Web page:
LINC00606 acts as a molecular sponge for miR-486-3p in U251 cells. a LINC00606 detection in U251 cells using fluorescence in-situ hybridization (FISH) probes (blue: DAPI nuclear staining; red: LINC00606). Scale bars represent 20 μm. b Gray FISH values for LINC00606 and DAPI in U251 cells. Red represents LINC00606; blue represents DAPI. c RNA samples were collected from the cytoplasm and nucleus of U251 and U118 cells, and the proportion of LINC00606 mRNA was analyzed. d-f Expression levels of miR-486-3p, miR-210-3p, pri-miR-486-3p and pre-miR-486-3p in U251 cells transfected with OE LINC00606 and pcDNA3.1. g RIP assay was performed using rabbit anti-AGO2 and IgG antibodies in U251 cells. Relative expression levels of LINC00606 and miR-486-3p were determined by qPCR. h Relative mRNA expression of LINC00606 in U251 cells transfected with the miR-486-3p mimic, mimic NC, inhibitor, and inhibitor NC. i According to the predicted binding site between LINC00606 and miR-486-3p, LINC00606 wild-type (LINC00606-WT) and LINC00606 mutant (LINC00606-MUT) plasmids were constructed. j Dual luciferase activity in HEK293T cells co-transfected with the miR-486-3p mimic and LINC00606-WT or LINC00606-MUT. k MiR-486-3p expression levels in non-cancer control (n = 100) and glioma (n = 40) patients from the GSE113486 database. l Correlation analysis between the expression levels of LINC00606 and miR-486-3p in TCGA and CGGA databases (GBM clinical samples, n = 121). m Kaplan–Meier survival curve shows the overall survival of glioma patients, grouped according to the expression level of miR-486-3p. Data are expressed as the mean ± SD of three independent experiments. *P < 0.05; **P < 0.01; ***P < 0.001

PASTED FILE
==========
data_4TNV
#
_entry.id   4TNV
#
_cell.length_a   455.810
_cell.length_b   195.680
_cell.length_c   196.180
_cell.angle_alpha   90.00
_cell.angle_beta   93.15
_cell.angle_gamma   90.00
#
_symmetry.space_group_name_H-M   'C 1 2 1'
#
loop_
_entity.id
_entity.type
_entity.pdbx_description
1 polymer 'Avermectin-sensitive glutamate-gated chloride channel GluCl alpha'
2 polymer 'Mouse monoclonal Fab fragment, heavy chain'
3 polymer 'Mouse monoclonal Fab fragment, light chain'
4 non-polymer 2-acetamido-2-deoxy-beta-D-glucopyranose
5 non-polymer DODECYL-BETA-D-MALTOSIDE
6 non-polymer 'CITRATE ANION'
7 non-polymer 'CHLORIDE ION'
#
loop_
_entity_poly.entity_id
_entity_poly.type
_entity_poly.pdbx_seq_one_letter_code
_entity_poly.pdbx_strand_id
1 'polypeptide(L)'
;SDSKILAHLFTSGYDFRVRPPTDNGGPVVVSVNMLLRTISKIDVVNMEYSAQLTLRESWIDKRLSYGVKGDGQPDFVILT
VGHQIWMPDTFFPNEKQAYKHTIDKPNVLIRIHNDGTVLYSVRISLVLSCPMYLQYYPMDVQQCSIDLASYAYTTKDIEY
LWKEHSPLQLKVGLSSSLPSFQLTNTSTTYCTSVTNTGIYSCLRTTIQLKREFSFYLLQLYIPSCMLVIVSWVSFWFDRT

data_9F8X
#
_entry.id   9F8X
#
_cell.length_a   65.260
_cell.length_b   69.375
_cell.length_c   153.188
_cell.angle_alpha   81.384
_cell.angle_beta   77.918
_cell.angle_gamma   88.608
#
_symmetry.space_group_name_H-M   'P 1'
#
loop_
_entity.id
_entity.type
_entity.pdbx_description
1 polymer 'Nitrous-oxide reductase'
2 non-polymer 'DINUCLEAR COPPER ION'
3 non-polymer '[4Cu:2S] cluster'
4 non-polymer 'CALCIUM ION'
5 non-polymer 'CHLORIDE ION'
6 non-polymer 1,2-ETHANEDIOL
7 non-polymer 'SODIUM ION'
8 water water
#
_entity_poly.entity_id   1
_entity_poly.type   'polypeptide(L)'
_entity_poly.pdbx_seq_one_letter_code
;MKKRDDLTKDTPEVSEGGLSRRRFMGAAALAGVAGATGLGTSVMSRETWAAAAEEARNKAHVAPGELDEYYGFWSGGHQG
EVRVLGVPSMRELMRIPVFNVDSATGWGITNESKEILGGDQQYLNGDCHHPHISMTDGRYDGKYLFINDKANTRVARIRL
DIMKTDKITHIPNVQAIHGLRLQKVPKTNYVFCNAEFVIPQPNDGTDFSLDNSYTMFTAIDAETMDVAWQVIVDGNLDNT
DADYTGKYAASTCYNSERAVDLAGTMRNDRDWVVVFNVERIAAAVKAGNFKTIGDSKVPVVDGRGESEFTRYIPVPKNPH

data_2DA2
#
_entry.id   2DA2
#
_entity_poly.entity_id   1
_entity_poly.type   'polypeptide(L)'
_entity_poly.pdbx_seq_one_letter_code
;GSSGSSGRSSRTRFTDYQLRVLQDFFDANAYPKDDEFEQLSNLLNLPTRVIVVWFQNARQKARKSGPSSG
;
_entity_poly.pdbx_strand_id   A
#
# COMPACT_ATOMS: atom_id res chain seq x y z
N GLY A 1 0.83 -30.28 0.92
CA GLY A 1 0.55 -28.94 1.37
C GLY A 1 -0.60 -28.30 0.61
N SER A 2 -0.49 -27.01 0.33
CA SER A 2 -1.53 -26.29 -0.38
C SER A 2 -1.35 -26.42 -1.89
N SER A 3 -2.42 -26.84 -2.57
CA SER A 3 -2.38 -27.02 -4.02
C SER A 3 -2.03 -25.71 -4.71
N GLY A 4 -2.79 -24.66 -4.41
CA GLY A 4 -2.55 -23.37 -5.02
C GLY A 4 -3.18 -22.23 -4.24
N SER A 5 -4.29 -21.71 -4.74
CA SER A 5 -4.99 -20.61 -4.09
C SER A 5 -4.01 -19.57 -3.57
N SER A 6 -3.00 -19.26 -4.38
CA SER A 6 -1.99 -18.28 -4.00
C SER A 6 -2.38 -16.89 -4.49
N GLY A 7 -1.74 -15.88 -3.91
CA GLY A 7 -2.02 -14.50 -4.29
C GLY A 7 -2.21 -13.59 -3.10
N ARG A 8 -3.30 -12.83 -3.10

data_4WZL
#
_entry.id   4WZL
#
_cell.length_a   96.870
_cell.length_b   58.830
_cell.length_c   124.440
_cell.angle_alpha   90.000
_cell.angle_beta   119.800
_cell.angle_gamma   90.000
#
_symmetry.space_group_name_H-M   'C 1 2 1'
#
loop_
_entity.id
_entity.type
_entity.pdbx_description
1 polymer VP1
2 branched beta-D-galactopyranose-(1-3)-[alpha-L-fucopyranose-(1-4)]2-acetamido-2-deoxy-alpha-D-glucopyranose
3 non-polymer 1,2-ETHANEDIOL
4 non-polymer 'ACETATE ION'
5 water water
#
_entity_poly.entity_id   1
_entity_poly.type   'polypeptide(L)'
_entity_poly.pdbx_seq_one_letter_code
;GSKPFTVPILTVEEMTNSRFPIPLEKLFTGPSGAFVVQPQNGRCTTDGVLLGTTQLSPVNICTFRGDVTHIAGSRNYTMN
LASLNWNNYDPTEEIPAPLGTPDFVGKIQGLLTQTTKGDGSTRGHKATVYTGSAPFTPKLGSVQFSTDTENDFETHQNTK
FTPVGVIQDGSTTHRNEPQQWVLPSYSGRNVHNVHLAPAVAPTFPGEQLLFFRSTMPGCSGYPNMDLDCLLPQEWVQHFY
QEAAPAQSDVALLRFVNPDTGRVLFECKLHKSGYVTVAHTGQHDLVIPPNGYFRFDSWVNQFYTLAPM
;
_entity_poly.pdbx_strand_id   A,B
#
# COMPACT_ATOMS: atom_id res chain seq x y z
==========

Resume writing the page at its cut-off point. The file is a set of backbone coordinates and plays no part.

Subsequently, we measured the mRNA expression level of LINC00606 in U251 cells following transfection with the miR-486-3p mimic, mimic NC, miR-486-3p inhibitor, and inhibitor NC. The mRNA expression level of LINC00606 was significantly reduced in cells transfected with the miR-486-3p mimic, while it was upregulated in cells transfected with the miR-486-3p inhibitor (Fig. 2h). These results indicate that LINC00606 sponged miR-486-3p to reduce its expression in U251 cells. To further verify binding between miR-486-3p and LINC00606, we predicted their binding site and designed wild-type (LINC00606-WT) and mutant (LINC00606-MUT) plasmids (Fig. 2i) for dual luciferase reporter assays. miR-486-3p significantly repressed the luciferase activity of LINC00606-WT in comparison with mimic-NC in U251 cells, while miR-486-3p did not affect the luciferase activity of LINC00606-MUT (Fig. 2j). These results confirm that LINC00606 sponged miR-486-3p to regulate its expression in U251 cells.